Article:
Figures released this month from the Department for Education has revealed that almost 700 schools and academies in England have been referred to the Health and Safety Executive over concerns that they were failing to properly manage asbestos within their buildings.

It is well known that many schools across the country are riddled with asbestos. Indeed, it is thought that approximately 90% of school buildings in England contain asbestos in some form or another.

In the 1960s, 70s and 80s asbestos was used for a variety of purposes – most commonly to lag pipes and boilers because of its fire and heat resistant properties. However, it can also frequently be found in ceiling and wall tiles in many schools.

The use of asbestos in construction is now banned across the UK. It was used widely up until 2000 and the effects of exposure to asbestos can be deadly. It is the microscopic fibres of asbestos, which are released into the air when it is disturbed that cause illness to people. The fibres are breathed, and then sit in the lungs, and can cause:

  • Mesothelioma – a cancer which is specifically caused by asbestos. It is incurable and causes a rapid decline in a person’s health, with agonising pain.

  • Asbestos related lung cancer

  • Asbestosis – this is when the lining of the lungs is scarred by high levels of inhalation of asbestos. It causes a shortness of breath that often means sufferers struggle to walk even a very short distance, or do even the most basic daily activities.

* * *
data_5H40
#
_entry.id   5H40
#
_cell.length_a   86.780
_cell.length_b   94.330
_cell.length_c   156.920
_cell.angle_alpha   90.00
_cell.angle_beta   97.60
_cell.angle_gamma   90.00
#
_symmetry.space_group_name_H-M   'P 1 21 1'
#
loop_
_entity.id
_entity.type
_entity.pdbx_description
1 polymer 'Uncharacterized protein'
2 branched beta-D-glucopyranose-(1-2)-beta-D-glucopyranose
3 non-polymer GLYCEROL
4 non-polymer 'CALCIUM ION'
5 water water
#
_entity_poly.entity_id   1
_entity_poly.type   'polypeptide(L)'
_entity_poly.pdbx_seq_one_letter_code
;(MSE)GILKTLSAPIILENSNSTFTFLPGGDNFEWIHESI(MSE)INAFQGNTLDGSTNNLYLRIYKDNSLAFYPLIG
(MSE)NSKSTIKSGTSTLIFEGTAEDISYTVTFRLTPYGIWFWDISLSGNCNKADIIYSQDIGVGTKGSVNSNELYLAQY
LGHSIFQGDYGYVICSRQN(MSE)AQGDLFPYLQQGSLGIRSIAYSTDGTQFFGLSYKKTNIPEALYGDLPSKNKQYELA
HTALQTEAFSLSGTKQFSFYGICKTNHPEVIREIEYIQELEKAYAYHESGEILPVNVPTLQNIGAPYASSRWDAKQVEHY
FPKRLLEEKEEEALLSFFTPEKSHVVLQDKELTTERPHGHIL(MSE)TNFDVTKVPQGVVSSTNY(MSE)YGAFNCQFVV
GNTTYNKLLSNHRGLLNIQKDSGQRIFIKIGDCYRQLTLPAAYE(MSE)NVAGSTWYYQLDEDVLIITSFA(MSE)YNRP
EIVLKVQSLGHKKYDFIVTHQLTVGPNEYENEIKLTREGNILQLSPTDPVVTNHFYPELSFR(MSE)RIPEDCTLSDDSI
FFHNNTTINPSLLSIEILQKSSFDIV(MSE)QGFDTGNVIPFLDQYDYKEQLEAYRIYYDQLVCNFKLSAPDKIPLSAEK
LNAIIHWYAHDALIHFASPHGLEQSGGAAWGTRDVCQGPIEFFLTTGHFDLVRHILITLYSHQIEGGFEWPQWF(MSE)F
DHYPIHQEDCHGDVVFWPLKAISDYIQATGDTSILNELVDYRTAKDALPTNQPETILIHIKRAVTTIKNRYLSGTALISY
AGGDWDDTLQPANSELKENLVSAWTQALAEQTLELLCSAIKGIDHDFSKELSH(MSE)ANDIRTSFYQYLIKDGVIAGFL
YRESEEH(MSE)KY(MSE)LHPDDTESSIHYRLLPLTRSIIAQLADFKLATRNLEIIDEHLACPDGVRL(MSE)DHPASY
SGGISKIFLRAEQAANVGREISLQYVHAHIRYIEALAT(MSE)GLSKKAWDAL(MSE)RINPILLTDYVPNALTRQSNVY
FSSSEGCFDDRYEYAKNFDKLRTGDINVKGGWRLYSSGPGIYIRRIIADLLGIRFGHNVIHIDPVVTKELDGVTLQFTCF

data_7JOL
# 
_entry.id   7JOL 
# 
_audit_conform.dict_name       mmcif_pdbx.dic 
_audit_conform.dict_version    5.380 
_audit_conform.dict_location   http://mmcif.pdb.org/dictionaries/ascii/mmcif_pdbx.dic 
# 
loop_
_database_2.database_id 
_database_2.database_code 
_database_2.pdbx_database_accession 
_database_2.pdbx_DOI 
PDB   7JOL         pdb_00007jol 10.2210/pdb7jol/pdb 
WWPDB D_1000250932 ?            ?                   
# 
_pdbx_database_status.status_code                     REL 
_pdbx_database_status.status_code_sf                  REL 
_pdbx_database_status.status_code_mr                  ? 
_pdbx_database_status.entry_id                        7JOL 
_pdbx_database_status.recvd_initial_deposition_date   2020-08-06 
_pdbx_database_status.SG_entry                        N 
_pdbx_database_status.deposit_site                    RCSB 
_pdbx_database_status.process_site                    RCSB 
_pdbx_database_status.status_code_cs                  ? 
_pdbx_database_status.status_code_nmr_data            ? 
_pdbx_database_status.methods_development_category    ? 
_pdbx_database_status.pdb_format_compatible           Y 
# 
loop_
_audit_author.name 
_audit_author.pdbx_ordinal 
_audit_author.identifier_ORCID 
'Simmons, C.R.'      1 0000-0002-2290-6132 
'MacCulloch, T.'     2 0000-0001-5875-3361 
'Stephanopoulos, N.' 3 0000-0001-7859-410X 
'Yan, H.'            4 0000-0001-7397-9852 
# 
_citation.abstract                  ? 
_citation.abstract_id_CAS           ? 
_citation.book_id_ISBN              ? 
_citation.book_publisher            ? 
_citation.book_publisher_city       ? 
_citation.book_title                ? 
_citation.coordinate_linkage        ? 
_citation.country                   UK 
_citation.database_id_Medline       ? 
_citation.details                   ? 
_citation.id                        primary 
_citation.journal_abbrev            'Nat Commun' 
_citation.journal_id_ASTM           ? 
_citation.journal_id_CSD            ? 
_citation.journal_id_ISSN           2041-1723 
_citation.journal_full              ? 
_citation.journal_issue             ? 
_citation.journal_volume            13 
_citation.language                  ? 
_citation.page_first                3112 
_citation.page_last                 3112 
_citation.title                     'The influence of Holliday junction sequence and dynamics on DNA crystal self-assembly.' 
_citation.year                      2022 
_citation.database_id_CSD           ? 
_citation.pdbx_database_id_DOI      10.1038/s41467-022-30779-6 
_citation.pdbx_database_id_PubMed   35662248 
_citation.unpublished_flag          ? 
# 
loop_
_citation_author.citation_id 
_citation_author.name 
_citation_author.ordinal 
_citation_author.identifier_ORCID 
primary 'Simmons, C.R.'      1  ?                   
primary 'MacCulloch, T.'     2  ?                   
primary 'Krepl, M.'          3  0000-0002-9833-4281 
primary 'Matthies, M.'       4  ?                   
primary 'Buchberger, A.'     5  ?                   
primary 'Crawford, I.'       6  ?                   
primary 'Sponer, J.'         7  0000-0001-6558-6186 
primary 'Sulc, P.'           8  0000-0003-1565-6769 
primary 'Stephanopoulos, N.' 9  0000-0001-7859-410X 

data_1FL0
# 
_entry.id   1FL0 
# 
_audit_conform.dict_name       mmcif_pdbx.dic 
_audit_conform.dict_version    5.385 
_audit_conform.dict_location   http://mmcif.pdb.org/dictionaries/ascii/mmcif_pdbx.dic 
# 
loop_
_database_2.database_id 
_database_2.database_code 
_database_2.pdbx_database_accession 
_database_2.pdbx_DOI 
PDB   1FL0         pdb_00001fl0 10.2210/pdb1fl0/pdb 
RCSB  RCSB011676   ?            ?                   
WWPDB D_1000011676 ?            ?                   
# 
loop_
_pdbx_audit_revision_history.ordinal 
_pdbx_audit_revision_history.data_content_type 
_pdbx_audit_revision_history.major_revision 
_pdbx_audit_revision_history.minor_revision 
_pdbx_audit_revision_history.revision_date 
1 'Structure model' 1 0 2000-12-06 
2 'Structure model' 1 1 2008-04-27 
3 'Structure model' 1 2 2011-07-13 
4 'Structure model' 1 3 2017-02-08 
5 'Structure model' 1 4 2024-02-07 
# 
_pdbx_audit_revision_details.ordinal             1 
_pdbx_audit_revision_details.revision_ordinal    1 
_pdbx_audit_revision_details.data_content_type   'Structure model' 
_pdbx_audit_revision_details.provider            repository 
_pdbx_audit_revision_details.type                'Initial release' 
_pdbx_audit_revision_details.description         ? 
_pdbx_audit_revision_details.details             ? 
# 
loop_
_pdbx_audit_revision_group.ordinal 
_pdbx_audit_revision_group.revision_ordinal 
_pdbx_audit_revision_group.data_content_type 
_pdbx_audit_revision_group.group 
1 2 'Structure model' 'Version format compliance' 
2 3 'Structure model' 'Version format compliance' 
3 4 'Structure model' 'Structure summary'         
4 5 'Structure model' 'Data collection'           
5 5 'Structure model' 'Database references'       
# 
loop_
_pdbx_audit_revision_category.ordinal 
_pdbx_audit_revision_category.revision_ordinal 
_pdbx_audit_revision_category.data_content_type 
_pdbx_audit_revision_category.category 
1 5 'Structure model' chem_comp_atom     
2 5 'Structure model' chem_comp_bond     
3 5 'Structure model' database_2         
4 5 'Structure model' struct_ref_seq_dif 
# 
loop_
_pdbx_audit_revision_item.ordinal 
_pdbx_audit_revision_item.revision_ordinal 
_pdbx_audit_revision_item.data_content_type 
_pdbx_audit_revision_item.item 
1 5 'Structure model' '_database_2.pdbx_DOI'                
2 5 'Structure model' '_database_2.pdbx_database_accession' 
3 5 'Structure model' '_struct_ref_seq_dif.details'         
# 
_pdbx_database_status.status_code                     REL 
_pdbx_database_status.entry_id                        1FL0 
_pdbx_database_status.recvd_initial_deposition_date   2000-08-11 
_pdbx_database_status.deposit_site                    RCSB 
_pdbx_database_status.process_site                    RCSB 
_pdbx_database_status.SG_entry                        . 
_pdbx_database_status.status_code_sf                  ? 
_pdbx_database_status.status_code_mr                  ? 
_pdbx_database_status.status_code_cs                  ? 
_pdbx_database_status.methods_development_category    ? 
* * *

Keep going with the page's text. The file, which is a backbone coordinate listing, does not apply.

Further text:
• Pleural thickening – this is caused when the pleura (the lining of the lungs) swell. It reduces the capacity of the lungs, results in severe pain in the chest for the sufferer and also means they have a severe shortness of breath again severely limiting walking tolerance and other activities.

The widespread existence of this highly dangerous substance means that children who are simply attending school, and all of the staff inside the school who are simply going to work are being exposed to a deadly risk and are able to do nothing at all to protect themselves.

Whilst staff are commonly aware of the existence of asbestos in school buildings, they are frequently given no information at all about where in the buildings the asbestos is. This means they can do nothing to prevent them or pupils from disturbing the asbestos and causing the fibres to be released.

It is a disgrace that this government has done nothing to remove asbestos across the board in all schools despite recommendations being made by the All Party Parliamentary Group on Occupational Health as long ago as 2012. Indeed, the Department for Education won’t even make available to the public information about which school buildings contain asbestos, thus depriving parents of the ability to make informed choices and protect their children.

If you have worked in a school and have subsequently been diagnosed with an asbestos related condition such as those above, you may be entitled to make a claim for compensation. It is important you seek legal advice at the earliest opportunity to discuss whether there are steps that can be taken to pursue the Department for education or your employer. Contact Farleys’ experienced personal injury team on 0845 287 0939 or send us your enquiry online.